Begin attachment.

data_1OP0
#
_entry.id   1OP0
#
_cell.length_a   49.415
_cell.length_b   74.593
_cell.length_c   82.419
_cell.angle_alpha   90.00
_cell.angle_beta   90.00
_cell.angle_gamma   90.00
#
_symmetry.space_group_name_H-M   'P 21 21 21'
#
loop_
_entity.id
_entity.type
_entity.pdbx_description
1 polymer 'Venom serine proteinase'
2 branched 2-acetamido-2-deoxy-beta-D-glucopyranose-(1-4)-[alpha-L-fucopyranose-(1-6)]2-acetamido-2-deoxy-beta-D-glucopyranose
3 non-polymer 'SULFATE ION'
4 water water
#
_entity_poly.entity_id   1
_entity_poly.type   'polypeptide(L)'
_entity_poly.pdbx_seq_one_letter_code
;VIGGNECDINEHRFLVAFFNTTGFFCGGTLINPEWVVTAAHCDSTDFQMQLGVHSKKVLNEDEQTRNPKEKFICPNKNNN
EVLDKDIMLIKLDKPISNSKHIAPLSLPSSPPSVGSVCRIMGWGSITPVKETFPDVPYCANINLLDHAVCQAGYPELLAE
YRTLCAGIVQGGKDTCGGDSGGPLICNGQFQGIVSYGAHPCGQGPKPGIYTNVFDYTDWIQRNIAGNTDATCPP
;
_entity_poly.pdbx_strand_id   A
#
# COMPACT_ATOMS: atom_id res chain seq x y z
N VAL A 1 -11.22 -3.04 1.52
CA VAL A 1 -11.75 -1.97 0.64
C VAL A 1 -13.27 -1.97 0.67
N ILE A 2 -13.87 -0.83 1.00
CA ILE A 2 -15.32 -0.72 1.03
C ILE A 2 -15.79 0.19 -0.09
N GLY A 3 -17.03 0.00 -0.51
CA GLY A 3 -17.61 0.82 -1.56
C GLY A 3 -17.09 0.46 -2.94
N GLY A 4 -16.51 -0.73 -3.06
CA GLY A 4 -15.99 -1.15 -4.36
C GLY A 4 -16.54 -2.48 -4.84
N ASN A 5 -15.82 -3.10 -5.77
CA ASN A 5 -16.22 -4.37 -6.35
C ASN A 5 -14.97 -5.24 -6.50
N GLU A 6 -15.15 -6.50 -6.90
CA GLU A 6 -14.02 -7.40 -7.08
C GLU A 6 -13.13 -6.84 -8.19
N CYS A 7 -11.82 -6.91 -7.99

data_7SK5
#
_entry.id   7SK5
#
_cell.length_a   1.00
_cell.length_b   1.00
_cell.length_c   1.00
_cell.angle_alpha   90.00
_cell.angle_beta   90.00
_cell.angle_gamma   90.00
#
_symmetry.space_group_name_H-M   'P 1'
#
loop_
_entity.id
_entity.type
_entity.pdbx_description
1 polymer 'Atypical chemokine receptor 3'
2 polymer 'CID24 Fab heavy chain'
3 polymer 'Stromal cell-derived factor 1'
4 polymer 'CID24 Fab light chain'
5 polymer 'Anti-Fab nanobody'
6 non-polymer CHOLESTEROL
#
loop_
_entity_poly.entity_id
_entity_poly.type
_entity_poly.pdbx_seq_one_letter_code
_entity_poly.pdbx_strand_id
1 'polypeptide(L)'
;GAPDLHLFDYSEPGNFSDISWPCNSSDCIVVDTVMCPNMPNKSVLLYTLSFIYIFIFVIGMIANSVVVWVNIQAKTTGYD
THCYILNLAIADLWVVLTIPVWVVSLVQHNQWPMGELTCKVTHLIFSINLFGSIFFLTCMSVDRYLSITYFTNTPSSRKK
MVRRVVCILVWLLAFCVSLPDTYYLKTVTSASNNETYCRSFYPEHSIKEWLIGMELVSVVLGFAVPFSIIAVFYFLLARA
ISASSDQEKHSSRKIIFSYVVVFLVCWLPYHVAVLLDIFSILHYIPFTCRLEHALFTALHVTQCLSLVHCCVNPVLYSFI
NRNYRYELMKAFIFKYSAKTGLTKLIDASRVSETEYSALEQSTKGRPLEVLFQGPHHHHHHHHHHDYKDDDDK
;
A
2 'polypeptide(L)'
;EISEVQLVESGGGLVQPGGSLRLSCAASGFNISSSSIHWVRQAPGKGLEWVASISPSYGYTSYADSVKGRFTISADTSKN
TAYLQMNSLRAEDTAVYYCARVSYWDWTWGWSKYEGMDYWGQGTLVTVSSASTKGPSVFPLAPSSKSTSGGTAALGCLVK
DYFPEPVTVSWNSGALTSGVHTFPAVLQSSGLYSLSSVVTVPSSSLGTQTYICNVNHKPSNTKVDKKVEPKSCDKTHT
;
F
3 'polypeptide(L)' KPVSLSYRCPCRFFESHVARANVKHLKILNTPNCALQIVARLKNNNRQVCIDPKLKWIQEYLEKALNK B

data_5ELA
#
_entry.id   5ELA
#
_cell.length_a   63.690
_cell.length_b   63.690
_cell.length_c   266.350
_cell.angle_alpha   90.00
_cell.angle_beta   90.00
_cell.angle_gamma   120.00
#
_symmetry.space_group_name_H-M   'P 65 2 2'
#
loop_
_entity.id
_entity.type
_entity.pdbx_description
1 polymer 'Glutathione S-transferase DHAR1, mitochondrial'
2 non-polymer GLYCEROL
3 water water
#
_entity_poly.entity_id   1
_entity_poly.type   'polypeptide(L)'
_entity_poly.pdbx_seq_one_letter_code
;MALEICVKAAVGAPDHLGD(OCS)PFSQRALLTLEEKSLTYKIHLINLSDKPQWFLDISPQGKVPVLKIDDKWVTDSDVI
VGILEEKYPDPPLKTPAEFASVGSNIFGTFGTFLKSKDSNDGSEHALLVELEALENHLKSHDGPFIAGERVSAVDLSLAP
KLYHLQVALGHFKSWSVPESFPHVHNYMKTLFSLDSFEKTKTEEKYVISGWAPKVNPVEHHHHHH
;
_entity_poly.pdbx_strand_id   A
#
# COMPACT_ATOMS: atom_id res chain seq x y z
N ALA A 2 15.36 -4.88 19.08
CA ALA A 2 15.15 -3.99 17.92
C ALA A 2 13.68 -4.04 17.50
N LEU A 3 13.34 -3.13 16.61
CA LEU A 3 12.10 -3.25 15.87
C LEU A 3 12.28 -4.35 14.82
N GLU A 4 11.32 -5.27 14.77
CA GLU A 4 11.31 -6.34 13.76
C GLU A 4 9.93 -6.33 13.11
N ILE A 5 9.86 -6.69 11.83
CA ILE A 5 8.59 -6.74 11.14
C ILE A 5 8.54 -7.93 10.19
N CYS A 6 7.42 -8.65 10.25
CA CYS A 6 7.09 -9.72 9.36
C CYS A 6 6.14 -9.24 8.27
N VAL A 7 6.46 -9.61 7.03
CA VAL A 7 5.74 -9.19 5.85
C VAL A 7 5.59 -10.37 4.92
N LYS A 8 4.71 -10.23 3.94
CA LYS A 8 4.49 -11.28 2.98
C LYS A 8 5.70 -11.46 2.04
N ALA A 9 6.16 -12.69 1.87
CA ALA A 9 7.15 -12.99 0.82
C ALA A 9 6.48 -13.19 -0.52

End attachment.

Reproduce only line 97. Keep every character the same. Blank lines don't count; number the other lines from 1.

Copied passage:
#